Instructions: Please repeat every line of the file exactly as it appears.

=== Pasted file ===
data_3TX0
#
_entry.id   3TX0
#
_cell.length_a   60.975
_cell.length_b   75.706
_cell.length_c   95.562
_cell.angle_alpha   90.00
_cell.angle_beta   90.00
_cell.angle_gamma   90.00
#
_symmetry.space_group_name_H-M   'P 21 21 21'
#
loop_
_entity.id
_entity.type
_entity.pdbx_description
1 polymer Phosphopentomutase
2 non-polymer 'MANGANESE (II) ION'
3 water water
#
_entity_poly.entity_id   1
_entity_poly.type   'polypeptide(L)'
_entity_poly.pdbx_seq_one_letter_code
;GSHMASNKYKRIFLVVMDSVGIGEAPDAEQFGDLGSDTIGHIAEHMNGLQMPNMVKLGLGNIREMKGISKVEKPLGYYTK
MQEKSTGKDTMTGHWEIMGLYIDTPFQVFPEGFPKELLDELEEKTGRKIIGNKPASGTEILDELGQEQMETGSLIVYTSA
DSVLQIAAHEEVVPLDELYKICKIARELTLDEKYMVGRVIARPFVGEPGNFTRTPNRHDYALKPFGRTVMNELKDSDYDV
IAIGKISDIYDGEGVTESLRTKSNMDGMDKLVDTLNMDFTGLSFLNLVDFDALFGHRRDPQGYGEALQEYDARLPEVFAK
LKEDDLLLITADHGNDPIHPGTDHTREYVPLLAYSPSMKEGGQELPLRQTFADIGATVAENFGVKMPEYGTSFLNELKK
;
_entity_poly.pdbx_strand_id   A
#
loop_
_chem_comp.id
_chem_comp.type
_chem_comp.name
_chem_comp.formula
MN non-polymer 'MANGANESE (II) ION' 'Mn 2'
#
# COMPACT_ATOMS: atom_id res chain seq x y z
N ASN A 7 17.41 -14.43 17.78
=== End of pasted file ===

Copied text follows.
data_3TX0
#
_entry.id   3TX0
#
_cell.length_a   60.975
_cell.length_b   75.706
_cell.length_c   95.562
_cell.angle_alpha   90.00
_cell.angle_beta   90.00
_cell.angle_gamma   90.00
#
_symmetry.space_group_name_H-M   'P 21 21 21'
#
loop_
_entity.id
_entity.type
_entity.pdbx_description
1 polymer Phosphopentomutase
2 non-polymer 'MANGANESE (II) ION'
3 water water
#
_entity_poly.entity_id   1
_entity_poly.type   'polypeptide(L)'
_entity_poly.pdbx_seq_one_letter_code
;GSHMASNKYKRIFLVVMDSVGIGEAPDAEQFGDLGSDTIGHIAEHMNGLQMPNMVKLGLGNIREMKGISKVEKPLGYYTK
MQEKSTGKDTMTGHWEIMGLYIDTPFQVFPEGFPKELLDELEEKTGRKIIGNKPASGTEILDELGQEQMETGSLIVYTSA
DSVLQIAAHEEVVPLDELYKICKIARELTLDEKYMVGRVIARPFVGEPGNFTRTPNRHDYALKPFGRTVMNELKDSDYDV
IAIGKISDIYDGEGVTESLRTKSNMDGMDKLVDTLNMDFTGLSFLNLVDFDALFGHRRDPQGYGEALQEYDARLPEVFAK
LKEDDLLLITADHGNDPIHPGTDHTREYVPLLAYSPSMKEGGQELPLRQTFADIGATVAENFGVKMPEYGTSFLNELKK
;
_entity_poly.pdbx_strand_id   A
#
loop_
_chem_comp.id
_chem_comp.type
_chem_comp.name
_chem_comp.formula
MN non-polymer 'MANGANESE (II) ION' 'Mn 2'
#
# COMPACT_ATOMS: atom_id res chain seq x y z
N ASN A 7 17.41 -14.43 17.78